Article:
A traditional IRA is an account where you invest pre-tax dollars, meaning that you contribute to the IRA money from your paycheck before taxes are taken out. Then, at the end of the year, you get a deduction when you file your taxes. On the other hand, with a Roth IRA, I wouldn’t get the deduction on my taxes at the end of the year. But when I go to pull that money out at retirement, I don't have to pay any taxes.
Technically, I don't meet the income requirements to contribute to a Roth. So the only reason I can invest in a Roth IRA is thanks to the backdoor IRA strategy, a perfectly legal loophole.
In 2019, the income limit for contributing to a Roth IRA is $122,000. So if you make more than $122,000 a year, you can't directly fund a Roth IRA. But if you make less than that, as a single person, you can contribute to a Roth.
The contribution limits are subject to change each year so make sure to do your research if you want to fund yours to the max.
Retirement Plan 3: 457 account
I'm also excited to say that since I am now a benefitted employee where I was previously per diem, I am now able to contribute to a 457 account. This is a deferred compensation account. The contributions I make, reduce my taxable income, in the same way, that my 403(b) lowers my taxable income.
So, in my 403(b), I able to contribute up to $19,000. Then I can also contribute up to $19,000 into my 457 account. I just opened my 457, but I plan to contribute each paycheck until the end of the year. Next year, my goal is to max out my 457 too.
The reason why this account is the bomb you guys is because this is an account that many folks in the FIRE movement use to save for their early retirement. When you quit your job you can take your 457 with you.
Whatever reason I decide to leave my current hospital, I can have access to those funds, penalty-free. A 457 account is not like most retirement accounts. I don’t have to wait until the typical retirement withdrawal age of 59 and a half to spend this money. However, I do have to pay taxes on the money at the time of withdrawal.
People in the FIRE movement who manage to retire early, use 457 accounts as a tool to save so they have money they can access outside of retirement funds. But until I can retire early, the account is reducing my taxable income.
I get to pay less in taxes and that is my primary reason for investing in these two retirement accounts. I'm not trying to play with the IRS, but I am saving for myself and my future.
So just to recap, I have three retirement accounts that I am maxing out. I contribute $19,000 to my 403b, I will start to contribute $19,000 to my 457 in 2020, and then $6,000 is contributed to my traditional IRA and converted to a Roth IRA.
College Savings Plan
Every year I also contribute to my daughters’ college funds. I'm currently doing my own investment experiment. For my oldest daughter, I invested in a 529 plan through Vanguard. So I'm just going to leave the money there.
But for my baby, I just opened her529 with a company called CollegeBacker. This is a different user and mobile-friendly platform which allows you to collect money from others (family, friends) through crowdfunding.
Vanguard also has this capability but it’s a bit funky.
I am waiting to see how they perform because they have different fee structures. I promise to keep you guys posted.
When it comes to my stocks, I am hella boring. As I said before, I invest in low-cost index funds. They're not in crypto or risky stocks. My investment strategy is based on automatic contributions to boring stocks of companies with household names like Apple and Amazon.
Nevertheless, the index funds are building my net worth. Since I am not planning to touch this money for a very long time. My portfolios are mixed, but mostly include stocks, less than 10% in bonds, and there are equities too.
Getting started in investing, is what most people miss. But investing can be simple. Get started by investing in one thing, consistently. Investing regularly and as much as possible is a core principle in the FIRE community.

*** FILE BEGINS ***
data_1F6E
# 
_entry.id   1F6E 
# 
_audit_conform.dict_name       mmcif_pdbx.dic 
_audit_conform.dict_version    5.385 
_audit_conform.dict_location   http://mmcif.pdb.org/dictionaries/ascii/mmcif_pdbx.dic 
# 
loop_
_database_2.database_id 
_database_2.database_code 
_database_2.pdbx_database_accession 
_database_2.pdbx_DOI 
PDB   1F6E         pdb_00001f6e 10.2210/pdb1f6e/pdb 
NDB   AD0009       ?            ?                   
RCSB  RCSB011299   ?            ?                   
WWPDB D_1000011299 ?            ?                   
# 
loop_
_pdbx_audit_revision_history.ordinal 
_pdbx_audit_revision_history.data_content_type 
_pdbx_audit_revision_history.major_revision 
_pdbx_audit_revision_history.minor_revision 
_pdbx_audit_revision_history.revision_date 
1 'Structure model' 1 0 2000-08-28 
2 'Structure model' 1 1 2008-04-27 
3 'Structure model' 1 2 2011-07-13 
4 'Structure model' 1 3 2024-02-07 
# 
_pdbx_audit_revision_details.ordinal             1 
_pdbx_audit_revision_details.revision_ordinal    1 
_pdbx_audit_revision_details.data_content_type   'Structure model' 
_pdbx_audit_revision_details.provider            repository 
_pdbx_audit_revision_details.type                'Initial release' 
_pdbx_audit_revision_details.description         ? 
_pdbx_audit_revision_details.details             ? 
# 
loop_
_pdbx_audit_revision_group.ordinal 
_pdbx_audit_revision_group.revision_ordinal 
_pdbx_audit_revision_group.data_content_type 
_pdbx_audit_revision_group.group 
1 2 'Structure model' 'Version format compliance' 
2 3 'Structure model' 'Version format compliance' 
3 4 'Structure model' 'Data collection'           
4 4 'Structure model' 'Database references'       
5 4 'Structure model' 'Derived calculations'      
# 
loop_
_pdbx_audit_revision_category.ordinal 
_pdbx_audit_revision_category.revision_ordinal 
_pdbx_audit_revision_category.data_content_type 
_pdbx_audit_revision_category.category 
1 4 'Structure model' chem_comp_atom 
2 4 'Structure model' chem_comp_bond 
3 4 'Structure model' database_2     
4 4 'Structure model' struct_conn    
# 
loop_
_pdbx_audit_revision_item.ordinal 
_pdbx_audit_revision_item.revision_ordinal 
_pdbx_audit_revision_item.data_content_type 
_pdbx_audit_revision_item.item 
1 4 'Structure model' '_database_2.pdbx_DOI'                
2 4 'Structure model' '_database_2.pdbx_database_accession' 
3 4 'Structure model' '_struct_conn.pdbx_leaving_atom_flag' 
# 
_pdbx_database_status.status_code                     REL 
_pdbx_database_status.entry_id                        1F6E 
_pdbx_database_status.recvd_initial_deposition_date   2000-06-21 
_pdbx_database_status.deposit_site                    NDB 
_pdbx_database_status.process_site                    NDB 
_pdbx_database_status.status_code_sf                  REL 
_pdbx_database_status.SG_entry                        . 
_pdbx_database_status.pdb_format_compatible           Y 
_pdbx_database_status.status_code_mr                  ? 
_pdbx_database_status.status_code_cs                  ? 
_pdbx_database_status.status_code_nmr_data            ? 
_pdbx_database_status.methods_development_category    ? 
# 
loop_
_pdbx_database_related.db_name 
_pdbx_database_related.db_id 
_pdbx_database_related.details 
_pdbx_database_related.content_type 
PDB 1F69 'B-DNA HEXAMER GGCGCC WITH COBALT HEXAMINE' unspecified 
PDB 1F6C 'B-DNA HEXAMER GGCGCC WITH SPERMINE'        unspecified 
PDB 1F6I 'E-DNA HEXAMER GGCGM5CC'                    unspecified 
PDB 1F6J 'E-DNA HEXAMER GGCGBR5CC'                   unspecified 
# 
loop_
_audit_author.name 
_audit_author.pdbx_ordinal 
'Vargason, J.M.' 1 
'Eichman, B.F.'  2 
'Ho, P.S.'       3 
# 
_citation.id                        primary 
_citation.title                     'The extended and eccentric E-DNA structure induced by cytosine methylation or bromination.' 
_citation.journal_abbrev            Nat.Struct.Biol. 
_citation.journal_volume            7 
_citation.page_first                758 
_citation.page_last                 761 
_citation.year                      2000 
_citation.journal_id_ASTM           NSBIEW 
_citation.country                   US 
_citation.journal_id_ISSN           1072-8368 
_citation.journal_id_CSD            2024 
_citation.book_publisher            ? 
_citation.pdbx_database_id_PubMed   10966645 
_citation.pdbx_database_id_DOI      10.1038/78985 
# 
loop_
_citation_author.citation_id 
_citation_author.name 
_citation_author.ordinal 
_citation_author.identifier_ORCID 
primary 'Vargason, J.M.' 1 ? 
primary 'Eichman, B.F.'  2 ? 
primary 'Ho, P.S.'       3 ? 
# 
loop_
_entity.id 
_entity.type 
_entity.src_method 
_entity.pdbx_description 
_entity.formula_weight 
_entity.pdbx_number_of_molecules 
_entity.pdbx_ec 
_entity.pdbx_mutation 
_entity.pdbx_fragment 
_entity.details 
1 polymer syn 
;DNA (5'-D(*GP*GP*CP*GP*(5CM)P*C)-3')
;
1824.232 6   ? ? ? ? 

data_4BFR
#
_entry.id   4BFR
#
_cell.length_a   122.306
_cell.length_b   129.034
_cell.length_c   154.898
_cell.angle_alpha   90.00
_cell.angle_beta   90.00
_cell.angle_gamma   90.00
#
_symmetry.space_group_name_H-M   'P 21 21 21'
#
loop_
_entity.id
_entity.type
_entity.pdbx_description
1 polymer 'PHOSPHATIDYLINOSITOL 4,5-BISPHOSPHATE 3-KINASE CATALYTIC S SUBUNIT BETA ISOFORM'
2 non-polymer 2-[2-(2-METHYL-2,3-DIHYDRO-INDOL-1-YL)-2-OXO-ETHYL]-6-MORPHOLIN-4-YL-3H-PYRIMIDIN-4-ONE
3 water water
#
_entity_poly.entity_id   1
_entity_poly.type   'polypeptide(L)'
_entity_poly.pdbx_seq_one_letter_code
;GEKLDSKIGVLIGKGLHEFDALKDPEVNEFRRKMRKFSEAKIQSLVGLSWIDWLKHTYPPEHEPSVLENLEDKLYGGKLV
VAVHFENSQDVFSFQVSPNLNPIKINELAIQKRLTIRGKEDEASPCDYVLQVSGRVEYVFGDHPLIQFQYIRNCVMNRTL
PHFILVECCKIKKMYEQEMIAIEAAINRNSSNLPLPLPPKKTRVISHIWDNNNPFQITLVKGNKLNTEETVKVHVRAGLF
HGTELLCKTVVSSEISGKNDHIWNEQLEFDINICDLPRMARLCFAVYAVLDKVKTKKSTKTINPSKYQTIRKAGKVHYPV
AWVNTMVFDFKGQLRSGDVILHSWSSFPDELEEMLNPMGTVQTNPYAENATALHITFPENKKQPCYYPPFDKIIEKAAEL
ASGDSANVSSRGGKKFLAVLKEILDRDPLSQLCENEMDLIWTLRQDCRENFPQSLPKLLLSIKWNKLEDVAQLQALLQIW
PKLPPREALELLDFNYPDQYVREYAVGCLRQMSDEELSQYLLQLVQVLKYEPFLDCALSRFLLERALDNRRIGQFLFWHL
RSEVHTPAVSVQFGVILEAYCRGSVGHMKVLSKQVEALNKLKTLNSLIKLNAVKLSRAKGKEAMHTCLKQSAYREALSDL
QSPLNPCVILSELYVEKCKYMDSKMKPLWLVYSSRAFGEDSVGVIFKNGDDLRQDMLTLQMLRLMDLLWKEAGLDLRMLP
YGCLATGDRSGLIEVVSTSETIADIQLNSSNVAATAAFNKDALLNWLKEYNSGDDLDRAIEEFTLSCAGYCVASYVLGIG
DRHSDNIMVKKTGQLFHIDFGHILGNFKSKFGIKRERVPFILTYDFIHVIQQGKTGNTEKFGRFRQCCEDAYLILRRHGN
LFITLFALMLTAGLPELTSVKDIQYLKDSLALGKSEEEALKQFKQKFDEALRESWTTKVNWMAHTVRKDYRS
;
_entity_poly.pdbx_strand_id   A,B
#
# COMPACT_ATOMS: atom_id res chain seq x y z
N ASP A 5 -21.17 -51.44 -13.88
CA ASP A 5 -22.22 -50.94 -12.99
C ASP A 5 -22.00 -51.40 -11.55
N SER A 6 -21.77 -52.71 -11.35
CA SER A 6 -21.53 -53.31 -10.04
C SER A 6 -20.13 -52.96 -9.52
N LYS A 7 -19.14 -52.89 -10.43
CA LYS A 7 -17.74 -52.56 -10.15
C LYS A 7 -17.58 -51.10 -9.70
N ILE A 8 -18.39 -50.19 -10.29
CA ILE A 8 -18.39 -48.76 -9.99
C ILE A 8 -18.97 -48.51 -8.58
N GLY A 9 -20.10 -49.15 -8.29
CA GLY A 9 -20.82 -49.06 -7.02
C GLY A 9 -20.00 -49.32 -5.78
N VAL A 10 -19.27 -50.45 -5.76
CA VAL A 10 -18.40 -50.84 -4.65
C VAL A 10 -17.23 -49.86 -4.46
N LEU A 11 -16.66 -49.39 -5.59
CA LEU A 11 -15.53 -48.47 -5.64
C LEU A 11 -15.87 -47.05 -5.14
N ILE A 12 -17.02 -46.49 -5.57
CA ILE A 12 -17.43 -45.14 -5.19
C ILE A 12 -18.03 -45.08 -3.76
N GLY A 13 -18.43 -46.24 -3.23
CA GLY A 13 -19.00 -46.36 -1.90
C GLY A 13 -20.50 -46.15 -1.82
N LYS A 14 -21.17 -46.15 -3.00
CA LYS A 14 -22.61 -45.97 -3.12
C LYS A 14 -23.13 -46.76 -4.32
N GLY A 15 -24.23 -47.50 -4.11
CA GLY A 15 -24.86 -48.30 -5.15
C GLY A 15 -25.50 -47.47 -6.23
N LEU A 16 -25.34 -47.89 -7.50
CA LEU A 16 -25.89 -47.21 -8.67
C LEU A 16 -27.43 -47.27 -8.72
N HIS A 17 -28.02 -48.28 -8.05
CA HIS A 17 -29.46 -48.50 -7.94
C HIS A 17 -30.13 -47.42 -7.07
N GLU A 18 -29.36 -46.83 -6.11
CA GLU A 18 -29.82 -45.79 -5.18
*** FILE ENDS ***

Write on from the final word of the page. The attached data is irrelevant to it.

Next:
Some members of the FIRE movement save and invest as much as 50% of their income. That's definitely my goal. For now, I try to keep the amount that I invest as high as possible. But you don't even have to do that. You should just strive to invest more than you did last year.
Set a goal to save and invest more.
Once you put your money into the market, don't touch it. You're investing in your future. If you're not close to retirement age, you don't have to worry about the ups and downs of the market. If you are closer to retirement age, seek financial advice, but you can still invest. A professional can give you advice specific to your situation and your retirement funds.
What Else to Do
Make sure that your retirement funds aren't sitting in basically a savings account. Check your statement and confirm your funds are being invested.
If you're risk-averse, remember, there are risks to everything. If your money is sitting in a basic savings account, chances are, your money is not growing more than rising inflation. So you're losing money. And if you're scared, just try to increase your investments incrementally, and take time to learn more about investing.
What you can’t do, is let fear control your lives. We have to do better. If you're scared, talk to an investment advisor. Also, start surrounding yourself with people who invest regularly.
Read blogs, listen to podcasts, or chat with people who are on the path to retire early or already retired.
The bottom line is, your money has to be working for you. That means it needs to be invested. Compound interest is the eighth wonder of the world. Over time you will start to see your money grow. You might even start to get excited about taking a small amount of your income to do more investing.
Personally, I want to get back into real estate investing. So I invested in a pro membership to Bigger Pockets, which is an excellent real estate website for beginners and pros. On their site, I’m learning about different kinds of investments you can do. For example, you can be a hard money lender, invest in tax liens, or be a landlord. There are so many opportunities, and you don't have to have a lot of money to get started.
Also, I'm excited to learn about trading. I want to do more stock trading, like day trading. I believe learning about this will help me enhance my investment knowledge. And I'm looking forward to working with people that I know in the personal finance space like Tela Holcomb and Teri Ijemoa.
So stay tuned to the blog and podcast to hear more about my adventures and learning. So you guys, in a nutshell, that's my investment philosophy. I hope that this inspires you to take action or at the very least push you to give investing more thought. Come up with a plan on how you can improve your investments.